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Survey: Most adults favor keeping Obamacare

Most also say law won't help them

NEW YORK — Despite widespread doubt and dissatisfaction, most adults say they're not ready to repeal the healthcare-reform law signed into law two years ago by President Obama, according to a poll.

The latest United Technologies/National Journal Congressional Connection Poll, reported in the National Journal, found that most respondents preferred to spend more money on the implementation of the Patient Protection and Affordable Care Act, commonly known as Obamacare, or determine later if it requires changes.

The poll also found that most Americans think the law will help the poor and uninsured, but few think it will do the same for middle-class people or their own families. The poll was conducted by telephone between July 18-21 and included 1,000 adults, with a margin of error of plus or minus 3.6%.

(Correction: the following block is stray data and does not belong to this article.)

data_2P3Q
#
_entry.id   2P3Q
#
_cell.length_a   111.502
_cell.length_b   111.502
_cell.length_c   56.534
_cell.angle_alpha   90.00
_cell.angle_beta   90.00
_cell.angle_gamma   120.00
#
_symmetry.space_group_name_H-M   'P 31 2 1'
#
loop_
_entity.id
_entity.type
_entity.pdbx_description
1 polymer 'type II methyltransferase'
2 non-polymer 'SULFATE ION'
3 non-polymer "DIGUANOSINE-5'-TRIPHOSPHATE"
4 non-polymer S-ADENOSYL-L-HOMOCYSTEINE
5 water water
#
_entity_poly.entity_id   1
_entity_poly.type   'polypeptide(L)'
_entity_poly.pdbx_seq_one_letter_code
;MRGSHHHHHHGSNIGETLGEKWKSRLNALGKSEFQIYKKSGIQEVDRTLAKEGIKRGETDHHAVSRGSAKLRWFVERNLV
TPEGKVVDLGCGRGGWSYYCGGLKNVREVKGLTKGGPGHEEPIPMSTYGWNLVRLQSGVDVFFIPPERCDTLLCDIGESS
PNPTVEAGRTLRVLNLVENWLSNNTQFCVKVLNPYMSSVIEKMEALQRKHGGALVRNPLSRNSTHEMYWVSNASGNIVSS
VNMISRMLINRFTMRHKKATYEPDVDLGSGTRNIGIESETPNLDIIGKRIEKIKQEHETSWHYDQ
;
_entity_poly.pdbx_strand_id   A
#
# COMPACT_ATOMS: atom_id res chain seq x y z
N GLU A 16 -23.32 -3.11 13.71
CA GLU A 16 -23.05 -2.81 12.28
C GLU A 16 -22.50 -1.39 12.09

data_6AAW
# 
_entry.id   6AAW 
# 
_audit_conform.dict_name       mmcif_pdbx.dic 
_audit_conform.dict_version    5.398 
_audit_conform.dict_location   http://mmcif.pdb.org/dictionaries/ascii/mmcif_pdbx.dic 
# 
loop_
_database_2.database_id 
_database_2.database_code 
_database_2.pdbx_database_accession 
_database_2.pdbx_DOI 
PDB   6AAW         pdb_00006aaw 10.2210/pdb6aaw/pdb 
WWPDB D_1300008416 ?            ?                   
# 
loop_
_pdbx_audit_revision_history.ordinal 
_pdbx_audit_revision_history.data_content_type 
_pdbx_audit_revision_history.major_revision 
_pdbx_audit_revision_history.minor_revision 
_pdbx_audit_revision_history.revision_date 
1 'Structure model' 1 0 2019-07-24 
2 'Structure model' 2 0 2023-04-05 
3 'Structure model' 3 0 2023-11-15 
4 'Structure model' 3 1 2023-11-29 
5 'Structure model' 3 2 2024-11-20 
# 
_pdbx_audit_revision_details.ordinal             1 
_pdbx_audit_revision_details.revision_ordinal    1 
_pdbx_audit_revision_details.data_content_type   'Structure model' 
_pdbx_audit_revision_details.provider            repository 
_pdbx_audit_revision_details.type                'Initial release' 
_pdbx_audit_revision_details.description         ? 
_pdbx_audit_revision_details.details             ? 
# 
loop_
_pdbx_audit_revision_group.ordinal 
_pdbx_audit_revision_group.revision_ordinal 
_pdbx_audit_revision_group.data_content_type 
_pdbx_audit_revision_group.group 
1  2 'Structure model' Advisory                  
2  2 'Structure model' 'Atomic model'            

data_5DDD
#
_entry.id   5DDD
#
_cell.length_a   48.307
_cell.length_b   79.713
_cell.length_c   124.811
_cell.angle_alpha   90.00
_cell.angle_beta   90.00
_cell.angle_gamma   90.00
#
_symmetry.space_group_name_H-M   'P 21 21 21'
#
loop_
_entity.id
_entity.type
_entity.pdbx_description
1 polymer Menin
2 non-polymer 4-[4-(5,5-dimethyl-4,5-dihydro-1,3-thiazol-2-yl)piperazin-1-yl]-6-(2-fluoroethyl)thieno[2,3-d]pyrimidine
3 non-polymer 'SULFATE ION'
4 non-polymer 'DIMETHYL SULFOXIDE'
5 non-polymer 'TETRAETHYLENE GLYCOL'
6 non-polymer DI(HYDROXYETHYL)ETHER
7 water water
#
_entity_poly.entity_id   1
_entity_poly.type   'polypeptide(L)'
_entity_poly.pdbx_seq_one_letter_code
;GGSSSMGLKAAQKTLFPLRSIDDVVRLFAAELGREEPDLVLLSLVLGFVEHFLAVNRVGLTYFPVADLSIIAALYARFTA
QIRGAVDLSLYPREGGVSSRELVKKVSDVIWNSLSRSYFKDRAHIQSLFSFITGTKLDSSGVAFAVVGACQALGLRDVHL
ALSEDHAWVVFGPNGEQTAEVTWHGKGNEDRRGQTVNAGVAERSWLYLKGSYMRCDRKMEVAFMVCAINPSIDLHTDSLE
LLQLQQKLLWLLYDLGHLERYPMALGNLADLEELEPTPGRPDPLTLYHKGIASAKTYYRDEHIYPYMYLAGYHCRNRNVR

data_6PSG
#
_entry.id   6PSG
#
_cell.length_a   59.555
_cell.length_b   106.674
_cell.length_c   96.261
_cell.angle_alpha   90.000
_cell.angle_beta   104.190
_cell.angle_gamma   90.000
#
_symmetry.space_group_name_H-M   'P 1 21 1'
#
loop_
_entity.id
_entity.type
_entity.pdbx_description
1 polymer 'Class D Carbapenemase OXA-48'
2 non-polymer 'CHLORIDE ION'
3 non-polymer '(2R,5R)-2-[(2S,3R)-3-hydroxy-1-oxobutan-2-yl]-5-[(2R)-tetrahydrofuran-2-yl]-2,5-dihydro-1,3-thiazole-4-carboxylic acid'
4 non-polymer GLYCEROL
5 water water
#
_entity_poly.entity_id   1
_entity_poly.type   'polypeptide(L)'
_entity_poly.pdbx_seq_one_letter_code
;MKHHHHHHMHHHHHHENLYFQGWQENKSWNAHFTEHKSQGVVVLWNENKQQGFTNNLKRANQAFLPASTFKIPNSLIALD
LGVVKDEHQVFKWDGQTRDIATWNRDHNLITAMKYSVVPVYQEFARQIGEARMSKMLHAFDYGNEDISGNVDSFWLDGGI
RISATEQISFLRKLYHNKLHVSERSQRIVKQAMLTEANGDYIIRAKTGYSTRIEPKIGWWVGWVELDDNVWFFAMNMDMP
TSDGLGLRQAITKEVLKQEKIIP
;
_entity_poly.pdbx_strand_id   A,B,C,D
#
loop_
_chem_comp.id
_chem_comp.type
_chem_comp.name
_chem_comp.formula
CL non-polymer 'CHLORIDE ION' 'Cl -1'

According to the survey, 35% said the law would benefit "people like you or your family," while nearly half said it would make things worse. In September 2012, 43% said it would benefit them.

Meanwhile, 36% favored repealing Obamacare, while 30% said the government should wait and see how the law plays out, and 27% favored increased spending. Forty-eight percent of respondents agreed with the statement "Congress should keep the program to expand coverage because it's important to reduce the number of Americans without health insurance," and 42% favored repealing it. Among non-whites, 60% said the law should be kept intact, while 32% favored repealing it.

But most respondents, 51%, also said the government is not ready to implement it. This comes not long after the Obama administration announced it would postpone the mandate that employers buy or provide their employees health insurance by one year; that provision had been scheduled to take effect in 2014.

 

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